Earlier this year, I challenged myself to get outside my entertainment comfort zone and watch different kinds of media than I normally consume. I watched and reviewed a short film, a documentary, and a movie that came out last year that I really wanted to see but just never got around to.
I accomplished all that back in January and was feeling pretty good about my progress…and then I got distracted by prepping for a family trip to Disney World, and then I started a last-minute cosplay project for my local comic con, and then summer movie season hit and I got a little, well, sidetracked.
So here I am, almost half a year later, trying to get back on track. One of my 2022 entertainment goals was to go watch a movie at the theater that wasn’t a franchise film, and going to see Baz Luhrmann’s new Elvis film gave me a chance to check this goal off the list.
Overall, I really enjoyed Elvis. It reminded me of the recent Elton John biopic Rocketman, in that it’s a more stylized production than a straight historical depiction. Which is actually the kind of biopic that I prefer to see for larger-than-life entertainment figures like Elton John or Elvis Presley. These legendary performers are known for their style and swagger, and a film about their life should have plenty of style and swagger too.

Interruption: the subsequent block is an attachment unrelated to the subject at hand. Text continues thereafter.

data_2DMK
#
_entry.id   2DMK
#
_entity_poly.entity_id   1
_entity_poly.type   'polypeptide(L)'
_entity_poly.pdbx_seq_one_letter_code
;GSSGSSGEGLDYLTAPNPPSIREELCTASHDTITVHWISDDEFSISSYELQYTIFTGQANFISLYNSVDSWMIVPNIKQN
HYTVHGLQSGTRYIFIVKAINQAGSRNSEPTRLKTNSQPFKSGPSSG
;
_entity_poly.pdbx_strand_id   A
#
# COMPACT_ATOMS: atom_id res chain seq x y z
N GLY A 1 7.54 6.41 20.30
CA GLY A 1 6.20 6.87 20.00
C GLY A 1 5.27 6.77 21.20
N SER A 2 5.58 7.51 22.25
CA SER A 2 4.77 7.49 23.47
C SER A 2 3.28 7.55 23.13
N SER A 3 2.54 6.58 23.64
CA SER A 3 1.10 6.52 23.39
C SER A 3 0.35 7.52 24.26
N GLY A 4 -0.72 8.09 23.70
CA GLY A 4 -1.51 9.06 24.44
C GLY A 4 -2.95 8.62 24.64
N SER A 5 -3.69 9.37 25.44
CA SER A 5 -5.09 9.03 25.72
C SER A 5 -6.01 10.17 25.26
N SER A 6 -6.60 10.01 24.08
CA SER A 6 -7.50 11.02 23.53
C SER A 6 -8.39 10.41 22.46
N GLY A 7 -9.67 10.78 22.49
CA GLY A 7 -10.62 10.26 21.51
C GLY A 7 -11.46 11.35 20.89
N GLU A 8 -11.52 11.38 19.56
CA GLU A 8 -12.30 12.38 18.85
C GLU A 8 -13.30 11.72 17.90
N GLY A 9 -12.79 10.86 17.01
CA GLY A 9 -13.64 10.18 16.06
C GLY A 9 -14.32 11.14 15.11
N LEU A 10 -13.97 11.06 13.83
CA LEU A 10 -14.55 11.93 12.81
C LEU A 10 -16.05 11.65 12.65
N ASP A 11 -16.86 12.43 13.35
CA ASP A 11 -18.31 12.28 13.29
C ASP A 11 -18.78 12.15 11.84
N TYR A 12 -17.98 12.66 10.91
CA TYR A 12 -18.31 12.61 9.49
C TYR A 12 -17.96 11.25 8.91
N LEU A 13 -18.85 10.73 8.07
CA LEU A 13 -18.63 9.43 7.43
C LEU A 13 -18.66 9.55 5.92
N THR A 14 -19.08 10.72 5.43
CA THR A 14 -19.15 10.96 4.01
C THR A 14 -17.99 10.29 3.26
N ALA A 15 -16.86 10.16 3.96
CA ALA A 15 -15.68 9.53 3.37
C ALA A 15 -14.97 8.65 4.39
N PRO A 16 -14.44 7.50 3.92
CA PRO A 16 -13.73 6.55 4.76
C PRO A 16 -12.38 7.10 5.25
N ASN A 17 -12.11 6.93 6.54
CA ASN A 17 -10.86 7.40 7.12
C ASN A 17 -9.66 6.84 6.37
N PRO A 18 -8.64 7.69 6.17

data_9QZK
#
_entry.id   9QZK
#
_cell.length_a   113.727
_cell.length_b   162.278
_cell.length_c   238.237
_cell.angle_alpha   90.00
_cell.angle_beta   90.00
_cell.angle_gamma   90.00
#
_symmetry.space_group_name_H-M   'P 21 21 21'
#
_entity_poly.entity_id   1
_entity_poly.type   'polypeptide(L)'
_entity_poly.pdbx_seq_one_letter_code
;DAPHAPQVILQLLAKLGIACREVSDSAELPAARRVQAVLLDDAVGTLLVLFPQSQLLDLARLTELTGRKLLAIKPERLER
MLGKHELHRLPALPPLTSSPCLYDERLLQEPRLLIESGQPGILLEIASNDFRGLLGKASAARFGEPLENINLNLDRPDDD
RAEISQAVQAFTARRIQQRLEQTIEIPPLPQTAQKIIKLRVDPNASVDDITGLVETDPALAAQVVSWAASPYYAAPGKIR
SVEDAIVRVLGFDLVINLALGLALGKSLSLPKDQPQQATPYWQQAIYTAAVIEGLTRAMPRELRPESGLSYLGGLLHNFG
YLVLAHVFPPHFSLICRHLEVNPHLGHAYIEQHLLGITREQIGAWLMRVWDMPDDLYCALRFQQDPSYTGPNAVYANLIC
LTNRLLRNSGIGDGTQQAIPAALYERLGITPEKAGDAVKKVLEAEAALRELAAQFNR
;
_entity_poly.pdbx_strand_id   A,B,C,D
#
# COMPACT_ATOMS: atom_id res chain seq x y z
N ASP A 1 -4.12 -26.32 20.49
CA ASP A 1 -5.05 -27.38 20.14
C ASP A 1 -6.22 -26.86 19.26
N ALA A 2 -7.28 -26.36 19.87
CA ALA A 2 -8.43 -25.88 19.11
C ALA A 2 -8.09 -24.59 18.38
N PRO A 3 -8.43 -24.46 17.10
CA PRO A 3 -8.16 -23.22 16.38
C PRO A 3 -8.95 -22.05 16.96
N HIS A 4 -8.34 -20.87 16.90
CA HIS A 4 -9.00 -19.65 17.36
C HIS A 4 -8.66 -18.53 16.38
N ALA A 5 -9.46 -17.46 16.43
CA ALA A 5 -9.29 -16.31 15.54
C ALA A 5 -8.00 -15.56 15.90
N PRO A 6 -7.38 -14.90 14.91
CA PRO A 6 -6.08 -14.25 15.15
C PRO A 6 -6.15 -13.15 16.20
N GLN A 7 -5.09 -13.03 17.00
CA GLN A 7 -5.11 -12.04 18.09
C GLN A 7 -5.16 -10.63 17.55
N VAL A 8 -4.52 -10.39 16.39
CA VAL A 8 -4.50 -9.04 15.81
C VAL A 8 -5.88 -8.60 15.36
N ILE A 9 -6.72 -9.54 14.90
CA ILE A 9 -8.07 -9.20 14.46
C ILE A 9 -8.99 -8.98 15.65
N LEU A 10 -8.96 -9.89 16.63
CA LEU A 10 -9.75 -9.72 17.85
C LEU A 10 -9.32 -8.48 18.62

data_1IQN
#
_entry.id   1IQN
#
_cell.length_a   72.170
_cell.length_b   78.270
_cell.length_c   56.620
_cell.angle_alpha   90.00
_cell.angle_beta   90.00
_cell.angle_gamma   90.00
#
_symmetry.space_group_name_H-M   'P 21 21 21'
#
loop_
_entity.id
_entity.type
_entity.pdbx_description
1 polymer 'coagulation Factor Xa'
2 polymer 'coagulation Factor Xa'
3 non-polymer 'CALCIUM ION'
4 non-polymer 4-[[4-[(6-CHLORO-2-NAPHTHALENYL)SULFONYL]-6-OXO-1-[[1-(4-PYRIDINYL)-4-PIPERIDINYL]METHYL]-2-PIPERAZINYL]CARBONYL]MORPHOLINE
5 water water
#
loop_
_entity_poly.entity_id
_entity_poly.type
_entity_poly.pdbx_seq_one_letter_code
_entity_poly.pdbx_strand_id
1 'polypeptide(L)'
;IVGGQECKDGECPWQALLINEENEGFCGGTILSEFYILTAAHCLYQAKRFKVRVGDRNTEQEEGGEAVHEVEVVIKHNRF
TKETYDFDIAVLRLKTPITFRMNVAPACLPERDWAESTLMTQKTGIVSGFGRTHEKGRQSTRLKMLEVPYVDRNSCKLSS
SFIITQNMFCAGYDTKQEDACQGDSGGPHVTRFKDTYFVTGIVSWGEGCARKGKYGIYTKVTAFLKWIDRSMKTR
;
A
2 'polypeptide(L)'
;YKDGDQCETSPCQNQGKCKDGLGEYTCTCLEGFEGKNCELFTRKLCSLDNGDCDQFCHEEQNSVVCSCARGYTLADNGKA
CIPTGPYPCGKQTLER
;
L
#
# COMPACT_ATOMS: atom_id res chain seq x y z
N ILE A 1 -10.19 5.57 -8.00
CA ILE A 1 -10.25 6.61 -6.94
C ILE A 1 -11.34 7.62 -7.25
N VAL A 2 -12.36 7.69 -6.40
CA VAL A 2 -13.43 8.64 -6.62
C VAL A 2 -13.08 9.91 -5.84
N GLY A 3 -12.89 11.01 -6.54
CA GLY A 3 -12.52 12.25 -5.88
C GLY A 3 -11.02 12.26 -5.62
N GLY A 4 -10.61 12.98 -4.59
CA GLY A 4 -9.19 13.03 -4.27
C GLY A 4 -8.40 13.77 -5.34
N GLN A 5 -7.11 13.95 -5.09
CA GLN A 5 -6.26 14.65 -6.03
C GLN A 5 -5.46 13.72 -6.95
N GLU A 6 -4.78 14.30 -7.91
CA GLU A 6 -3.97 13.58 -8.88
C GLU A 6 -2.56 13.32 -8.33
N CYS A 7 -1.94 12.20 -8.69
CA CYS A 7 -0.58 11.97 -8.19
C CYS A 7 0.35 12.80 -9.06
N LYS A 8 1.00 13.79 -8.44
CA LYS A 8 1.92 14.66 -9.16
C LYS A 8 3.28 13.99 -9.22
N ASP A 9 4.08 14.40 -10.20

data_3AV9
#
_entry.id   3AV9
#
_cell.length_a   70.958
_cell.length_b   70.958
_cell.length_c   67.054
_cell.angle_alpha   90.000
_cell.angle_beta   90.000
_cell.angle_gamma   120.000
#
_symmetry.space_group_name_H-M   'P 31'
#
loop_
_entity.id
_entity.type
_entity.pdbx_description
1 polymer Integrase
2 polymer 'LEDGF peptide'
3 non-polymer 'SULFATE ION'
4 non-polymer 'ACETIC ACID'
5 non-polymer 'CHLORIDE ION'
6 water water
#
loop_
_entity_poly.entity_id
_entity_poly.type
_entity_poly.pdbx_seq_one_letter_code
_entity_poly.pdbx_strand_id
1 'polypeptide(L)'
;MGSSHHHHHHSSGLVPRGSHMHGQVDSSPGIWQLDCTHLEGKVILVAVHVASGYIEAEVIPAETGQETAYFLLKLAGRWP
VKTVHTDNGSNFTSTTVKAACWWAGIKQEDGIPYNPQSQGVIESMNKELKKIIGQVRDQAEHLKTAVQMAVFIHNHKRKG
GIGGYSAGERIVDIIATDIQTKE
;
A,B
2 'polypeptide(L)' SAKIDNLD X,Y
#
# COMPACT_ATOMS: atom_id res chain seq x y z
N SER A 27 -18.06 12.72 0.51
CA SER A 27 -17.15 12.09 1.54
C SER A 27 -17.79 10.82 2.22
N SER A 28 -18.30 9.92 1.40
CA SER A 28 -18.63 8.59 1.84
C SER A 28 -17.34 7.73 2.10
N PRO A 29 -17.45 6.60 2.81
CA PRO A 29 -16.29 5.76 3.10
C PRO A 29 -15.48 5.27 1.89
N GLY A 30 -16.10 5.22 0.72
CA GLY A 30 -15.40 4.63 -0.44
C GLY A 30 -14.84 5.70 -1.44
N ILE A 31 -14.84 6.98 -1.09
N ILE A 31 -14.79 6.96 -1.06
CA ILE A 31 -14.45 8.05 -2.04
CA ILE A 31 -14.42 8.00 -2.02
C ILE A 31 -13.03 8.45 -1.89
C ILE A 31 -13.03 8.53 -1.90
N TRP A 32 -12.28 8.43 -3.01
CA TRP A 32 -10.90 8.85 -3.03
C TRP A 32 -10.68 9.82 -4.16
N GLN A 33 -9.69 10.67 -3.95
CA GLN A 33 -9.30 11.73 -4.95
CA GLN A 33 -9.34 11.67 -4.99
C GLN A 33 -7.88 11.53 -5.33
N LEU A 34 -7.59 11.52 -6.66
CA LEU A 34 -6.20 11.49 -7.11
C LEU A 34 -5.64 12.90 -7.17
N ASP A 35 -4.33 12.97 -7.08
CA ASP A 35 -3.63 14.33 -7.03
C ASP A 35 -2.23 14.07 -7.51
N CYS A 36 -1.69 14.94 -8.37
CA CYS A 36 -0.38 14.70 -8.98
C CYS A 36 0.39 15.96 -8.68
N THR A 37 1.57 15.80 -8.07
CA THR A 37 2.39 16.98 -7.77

Austin Butler does a great job portraying Elvis Presley, navigating the singer’s tragedies and triumphs throughout his too-short life. I didn’t even realize the film used some of Butler’s own vocals for the songs instead of Elvis’ original recordings – the portrayal is that good.
I wasn’t very familiar with Elvis’ infamous manager Colonel Tom Parker, and his manipulative treatment of Elvis was hard to watch. After the movie I went searching for articles to see if the movie had exaggerated the character, and while Tom Hanks’ portrayal may occasionally be a little over the top, Parker was indeed a selfish, abusive man who used Elvis for his own ends.
Like Icarus flying too close to the sun, sometimes Baz Luhrmann veers towards style over substance, but Butler’s lead performance always ends up grounding the film once again.
It’s sad that we lost Elvis far too young, and this film does a good job honoring his legacy as a performer. Part of what motivated me to see this movie was hearing that Elvis’ daughter, Lisa Marie Presley, really liked the film and thought it was a good depiction of her father and his music. It was worth a trip to the theater!